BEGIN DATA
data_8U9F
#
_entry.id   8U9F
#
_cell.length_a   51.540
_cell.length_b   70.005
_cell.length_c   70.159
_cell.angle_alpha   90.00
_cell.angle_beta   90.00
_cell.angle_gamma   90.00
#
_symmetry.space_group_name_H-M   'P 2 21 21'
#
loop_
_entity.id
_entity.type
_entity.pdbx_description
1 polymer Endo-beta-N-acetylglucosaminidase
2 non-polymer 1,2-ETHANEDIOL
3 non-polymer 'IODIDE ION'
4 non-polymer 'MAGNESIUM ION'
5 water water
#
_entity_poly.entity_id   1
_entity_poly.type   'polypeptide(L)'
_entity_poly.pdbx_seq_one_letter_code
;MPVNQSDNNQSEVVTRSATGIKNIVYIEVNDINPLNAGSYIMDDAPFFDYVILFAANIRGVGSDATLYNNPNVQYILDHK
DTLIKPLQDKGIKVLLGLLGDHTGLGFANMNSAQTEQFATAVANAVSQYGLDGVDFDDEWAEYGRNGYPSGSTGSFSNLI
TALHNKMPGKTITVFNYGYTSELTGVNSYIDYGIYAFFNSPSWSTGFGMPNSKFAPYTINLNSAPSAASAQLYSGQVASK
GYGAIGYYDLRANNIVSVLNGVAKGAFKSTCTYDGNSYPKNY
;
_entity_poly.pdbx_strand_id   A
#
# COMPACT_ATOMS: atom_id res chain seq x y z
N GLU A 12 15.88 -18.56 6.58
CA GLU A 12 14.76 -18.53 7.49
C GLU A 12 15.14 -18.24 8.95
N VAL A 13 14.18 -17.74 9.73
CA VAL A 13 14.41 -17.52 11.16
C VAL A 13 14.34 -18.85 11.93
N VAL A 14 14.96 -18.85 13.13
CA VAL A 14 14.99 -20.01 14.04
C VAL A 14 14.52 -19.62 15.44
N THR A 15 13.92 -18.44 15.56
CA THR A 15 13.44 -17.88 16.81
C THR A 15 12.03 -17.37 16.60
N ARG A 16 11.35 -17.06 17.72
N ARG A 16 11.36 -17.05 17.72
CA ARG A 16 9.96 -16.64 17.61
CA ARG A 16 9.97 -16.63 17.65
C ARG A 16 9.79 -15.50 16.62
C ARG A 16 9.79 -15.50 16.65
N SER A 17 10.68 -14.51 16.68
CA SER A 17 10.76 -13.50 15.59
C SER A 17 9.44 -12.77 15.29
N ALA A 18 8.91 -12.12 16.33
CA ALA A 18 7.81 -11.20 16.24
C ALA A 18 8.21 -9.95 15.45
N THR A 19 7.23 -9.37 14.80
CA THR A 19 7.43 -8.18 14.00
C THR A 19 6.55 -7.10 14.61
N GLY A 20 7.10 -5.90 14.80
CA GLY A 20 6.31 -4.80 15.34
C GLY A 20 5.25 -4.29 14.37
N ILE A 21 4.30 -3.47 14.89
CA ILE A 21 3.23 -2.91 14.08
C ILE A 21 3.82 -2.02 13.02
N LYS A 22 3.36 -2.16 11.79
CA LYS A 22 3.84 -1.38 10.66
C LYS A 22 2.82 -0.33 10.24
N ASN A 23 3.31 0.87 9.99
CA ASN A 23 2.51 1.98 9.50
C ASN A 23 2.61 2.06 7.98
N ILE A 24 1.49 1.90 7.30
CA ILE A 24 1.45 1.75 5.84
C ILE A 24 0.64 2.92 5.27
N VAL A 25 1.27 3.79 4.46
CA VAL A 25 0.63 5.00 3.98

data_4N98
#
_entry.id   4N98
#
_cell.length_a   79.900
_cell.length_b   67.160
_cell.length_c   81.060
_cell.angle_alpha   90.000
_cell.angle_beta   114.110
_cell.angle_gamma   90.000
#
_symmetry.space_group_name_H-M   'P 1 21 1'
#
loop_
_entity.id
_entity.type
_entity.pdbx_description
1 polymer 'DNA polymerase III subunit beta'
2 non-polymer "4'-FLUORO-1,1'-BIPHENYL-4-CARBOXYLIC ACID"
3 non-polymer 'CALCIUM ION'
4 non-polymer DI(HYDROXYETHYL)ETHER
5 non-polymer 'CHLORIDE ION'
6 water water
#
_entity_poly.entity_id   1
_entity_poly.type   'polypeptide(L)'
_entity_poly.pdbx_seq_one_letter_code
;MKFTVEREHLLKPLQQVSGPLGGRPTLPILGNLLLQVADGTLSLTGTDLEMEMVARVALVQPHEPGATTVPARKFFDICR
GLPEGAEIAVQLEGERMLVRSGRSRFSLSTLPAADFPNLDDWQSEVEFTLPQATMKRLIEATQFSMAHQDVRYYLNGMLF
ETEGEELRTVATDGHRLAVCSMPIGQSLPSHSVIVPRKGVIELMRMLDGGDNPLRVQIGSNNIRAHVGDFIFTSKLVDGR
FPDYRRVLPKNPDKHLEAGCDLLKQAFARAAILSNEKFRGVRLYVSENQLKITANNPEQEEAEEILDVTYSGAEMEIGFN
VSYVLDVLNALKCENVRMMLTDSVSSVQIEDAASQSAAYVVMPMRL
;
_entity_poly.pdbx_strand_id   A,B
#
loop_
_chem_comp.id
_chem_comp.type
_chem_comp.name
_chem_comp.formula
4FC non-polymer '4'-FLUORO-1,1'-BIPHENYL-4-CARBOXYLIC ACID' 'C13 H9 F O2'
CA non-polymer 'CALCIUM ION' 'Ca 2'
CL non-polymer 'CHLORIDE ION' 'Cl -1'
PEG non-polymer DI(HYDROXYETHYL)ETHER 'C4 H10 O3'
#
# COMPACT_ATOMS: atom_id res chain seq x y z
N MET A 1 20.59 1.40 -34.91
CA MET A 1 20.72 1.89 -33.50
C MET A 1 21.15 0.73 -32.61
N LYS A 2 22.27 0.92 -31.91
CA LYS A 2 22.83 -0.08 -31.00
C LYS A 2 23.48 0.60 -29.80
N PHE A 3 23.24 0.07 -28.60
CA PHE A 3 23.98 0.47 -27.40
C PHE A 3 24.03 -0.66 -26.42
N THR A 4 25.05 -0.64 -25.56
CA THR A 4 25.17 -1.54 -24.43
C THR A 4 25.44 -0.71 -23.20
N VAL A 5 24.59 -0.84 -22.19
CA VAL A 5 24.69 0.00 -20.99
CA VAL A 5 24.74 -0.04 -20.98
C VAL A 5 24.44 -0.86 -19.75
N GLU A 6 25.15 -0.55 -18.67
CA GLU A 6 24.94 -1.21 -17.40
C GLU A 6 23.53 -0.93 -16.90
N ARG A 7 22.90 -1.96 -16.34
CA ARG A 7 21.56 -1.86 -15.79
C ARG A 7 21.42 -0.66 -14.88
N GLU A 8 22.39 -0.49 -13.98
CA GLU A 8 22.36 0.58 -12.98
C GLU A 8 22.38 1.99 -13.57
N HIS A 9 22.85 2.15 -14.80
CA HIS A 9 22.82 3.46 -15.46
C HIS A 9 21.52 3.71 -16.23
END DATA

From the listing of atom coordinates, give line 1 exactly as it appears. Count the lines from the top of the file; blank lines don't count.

data_8U9F